Sunday, 10 October 2010

Course 3 Project Reflection

It didn't take me long to determine where to go with my visual literacy understandings. My Theory of Knowledge (ToK) students and I are about to embark on a trip to ToK Examiner's Land. This is a distant location and requires serious considerations of what to pack—the critical supplies that will be needed to stand up to the Examiners when they meet the students. The Examiners in this cas will be meeting the students through via carefully-crafted essays. The Examiners will judge the students as worthy or not of passing into their land. Without the proper carry-ons and critical equipment, all could be lost at sea. Unpacking, analyzing supplies and creating a special designer bag are required.

We might consider climbing the mountain with the proper equipment. If we meet that challenge, we might set to go to the more distant Examiner's Land. We'll look closely at our supplies first to ensure that they pass inspection. We'll ensure success with proper rest, the right shoes to remain on track, a good GPS so we don't get lost, water to keep us hydrated, a support group just in case we get into trouble, and good communication with our authorities.

To get to the more literal understanding here, my Course 3 Project will allow me and my students to do this essay as prescribed by IB. Once I played with the packing/ climbing a mountain metaphor, I could quickly scribble down the corresponding graphics. I have this all on paper right now, and with the Course Project description, I was able to add the detail I'll need to design a set of graphics, pictures and flow charts to correspond to the metaphor. Actually, the IB examiners do use the packing metaphor for what they call 'unpacking' the Prescribed Titles (questions) the students have to undertake. I just extended it a bit further. Here's the set from this year—a quick overview of these will show how 'unpacking' is essential!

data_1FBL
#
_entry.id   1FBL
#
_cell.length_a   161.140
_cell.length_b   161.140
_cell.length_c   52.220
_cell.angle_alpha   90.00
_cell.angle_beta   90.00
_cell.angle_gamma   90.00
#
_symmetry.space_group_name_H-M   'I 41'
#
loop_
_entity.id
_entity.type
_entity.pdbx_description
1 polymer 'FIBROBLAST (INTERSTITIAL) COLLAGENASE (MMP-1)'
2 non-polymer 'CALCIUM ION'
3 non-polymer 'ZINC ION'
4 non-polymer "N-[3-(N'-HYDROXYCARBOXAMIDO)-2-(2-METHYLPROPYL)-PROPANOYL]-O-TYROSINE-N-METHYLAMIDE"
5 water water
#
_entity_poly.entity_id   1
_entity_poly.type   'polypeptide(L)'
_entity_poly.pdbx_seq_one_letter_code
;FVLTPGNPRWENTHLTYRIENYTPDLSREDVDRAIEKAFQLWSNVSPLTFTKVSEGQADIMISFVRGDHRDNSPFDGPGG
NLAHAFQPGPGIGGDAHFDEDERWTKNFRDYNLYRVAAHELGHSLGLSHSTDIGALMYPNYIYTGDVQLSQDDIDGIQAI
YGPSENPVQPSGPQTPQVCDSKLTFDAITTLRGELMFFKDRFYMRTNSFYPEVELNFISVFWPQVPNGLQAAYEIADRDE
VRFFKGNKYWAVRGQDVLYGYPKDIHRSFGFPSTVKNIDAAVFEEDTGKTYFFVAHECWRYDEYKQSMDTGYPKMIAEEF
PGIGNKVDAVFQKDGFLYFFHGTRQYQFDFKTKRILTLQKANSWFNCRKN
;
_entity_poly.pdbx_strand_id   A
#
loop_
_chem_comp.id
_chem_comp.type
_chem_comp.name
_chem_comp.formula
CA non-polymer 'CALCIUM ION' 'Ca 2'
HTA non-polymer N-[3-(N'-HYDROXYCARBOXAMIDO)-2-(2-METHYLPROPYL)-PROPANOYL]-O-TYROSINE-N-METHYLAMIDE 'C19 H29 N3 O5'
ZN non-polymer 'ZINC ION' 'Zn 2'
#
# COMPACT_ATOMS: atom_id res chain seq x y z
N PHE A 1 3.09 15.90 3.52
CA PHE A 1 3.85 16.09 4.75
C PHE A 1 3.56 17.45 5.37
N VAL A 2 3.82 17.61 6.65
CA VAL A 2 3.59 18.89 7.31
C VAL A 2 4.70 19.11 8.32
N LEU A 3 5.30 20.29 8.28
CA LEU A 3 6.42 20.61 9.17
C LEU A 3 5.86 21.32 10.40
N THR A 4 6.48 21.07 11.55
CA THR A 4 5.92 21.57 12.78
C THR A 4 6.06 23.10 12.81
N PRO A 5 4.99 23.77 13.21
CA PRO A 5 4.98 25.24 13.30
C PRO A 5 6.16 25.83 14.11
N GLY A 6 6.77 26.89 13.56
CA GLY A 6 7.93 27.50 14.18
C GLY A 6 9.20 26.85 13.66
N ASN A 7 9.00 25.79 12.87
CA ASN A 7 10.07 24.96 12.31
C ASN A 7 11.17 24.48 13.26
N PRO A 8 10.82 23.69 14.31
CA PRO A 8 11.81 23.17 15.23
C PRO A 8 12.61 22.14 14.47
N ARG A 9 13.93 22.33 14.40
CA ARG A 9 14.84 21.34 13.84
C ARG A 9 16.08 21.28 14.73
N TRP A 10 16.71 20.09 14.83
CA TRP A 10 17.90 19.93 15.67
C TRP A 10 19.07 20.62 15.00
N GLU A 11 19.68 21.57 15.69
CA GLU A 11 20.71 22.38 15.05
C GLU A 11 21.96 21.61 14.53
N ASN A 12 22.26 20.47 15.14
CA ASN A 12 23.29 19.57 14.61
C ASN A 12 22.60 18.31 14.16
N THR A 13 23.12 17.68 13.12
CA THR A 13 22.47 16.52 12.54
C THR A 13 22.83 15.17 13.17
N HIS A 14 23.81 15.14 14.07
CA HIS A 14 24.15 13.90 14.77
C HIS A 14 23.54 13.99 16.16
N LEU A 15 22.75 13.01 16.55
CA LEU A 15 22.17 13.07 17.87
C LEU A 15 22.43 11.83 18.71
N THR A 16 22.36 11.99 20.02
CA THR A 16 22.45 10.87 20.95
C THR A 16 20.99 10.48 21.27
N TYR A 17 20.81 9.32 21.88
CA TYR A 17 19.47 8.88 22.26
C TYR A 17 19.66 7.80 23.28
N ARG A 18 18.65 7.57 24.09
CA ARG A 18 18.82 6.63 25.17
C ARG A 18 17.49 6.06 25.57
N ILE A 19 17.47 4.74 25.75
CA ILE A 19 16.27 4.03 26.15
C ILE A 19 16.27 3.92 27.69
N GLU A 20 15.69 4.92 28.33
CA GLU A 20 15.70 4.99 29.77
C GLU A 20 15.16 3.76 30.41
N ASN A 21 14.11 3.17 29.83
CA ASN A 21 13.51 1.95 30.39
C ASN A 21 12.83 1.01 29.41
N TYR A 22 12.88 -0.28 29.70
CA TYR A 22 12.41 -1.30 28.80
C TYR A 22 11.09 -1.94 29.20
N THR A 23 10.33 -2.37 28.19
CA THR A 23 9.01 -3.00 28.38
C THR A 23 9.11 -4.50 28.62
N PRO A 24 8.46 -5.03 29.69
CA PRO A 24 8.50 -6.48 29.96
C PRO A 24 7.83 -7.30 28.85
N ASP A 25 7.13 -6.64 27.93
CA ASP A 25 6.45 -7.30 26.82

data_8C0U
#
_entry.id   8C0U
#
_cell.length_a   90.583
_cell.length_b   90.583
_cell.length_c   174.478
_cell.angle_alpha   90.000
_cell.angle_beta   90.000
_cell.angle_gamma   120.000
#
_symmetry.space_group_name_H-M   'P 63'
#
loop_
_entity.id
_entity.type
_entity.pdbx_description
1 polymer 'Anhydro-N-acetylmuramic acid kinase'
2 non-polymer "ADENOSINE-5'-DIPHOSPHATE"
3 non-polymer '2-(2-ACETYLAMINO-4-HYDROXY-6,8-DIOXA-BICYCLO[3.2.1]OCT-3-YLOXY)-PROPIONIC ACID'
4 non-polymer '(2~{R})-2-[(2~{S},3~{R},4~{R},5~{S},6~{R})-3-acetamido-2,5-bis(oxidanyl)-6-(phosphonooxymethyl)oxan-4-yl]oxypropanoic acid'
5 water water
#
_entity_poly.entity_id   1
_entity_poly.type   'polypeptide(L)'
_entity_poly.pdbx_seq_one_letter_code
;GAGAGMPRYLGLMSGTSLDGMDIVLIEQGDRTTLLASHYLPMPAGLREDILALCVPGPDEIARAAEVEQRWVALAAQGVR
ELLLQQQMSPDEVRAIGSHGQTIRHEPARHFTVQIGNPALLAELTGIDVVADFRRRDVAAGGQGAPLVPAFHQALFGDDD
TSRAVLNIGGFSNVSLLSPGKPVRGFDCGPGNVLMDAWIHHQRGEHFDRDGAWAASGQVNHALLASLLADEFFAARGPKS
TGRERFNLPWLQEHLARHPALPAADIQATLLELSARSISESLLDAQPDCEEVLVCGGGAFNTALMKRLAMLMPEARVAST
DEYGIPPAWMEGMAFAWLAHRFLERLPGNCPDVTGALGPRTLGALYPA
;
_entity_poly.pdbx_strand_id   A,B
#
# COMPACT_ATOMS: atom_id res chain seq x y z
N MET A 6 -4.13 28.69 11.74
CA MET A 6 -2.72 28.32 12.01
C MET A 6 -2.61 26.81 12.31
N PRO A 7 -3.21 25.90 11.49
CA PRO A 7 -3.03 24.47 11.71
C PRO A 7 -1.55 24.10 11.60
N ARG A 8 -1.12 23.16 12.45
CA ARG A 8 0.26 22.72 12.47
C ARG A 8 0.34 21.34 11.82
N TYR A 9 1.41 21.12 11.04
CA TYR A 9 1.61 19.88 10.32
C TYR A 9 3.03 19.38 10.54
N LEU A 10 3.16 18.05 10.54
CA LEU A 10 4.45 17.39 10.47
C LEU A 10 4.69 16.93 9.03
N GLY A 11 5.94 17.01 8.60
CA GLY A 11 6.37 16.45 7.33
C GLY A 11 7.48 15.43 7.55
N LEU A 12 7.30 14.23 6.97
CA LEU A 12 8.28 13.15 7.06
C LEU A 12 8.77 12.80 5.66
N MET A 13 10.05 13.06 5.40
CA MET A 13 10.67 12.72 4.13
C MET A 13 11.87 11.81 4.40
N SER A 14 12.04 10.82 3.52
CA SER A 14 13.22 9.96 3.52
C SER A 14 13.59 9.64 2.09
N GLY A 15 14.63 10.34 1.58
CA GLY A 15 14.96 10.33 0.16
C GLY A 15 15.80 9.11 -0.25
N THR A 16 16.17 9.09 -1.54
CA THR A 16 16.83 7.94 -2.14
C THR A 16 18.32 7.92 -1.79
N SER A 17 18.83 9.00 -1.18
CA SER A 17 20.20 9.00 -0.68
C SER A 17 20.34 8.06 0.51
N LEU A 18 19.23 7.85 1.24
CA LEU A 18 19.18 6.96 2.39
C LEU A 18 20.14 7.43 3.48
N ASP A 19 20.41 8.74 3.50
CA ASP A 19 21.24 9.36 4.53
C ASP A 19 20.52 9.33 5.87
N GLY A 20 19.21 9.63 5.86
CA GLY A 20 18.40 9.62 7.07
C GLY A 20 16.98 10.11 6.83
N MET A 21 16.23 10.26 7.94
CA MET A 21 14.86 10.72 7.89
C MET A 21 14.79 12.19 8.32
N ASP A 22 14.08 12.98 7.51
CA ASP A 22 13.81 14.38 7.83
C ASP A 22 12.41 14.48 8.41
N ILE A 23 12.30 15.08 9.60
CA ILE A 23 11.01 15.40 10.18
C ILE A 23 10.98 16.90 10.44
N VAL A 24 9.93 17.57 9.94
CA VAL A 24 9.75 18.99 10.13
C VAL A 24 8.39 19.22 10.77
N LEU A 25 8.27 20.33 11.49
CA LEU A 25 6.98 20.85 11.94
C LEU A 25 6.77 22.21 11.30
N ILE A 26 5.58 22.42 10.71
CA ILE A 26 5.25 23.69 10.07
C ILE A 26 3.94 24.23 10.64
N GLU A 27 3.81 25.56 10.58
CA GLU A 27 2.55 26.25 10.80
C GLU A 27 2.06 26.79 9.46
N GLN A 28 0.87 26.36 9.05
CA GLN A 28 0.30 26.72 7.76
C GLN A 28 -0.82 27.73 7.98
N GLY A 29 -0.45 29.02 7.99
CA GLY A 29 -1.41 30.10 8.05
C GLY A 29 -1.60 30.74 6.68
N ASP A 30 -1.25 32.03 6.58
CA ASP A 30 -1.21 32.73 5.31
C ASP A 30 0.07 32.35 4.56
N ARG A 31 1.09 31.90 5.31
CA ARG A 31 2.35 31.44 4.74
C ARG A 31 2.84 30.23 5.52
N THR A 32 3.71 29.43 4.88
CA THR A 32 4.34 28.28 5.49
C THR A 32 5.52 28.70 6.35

I foresee a chunk of time being needed to design the visuals for this undertaking, however, the argument that I have to take time to set up the unit anyway is a convincing one. Also, it is more fun in some ways... I may as well follow what science does say is an enhanced way to learn—by using visuals—and give it a try. And, the best way to evaluate the project, once again, will be to ask the students. But there will be another way to verify success this time—to see which students make it to Examiner's Land and back!

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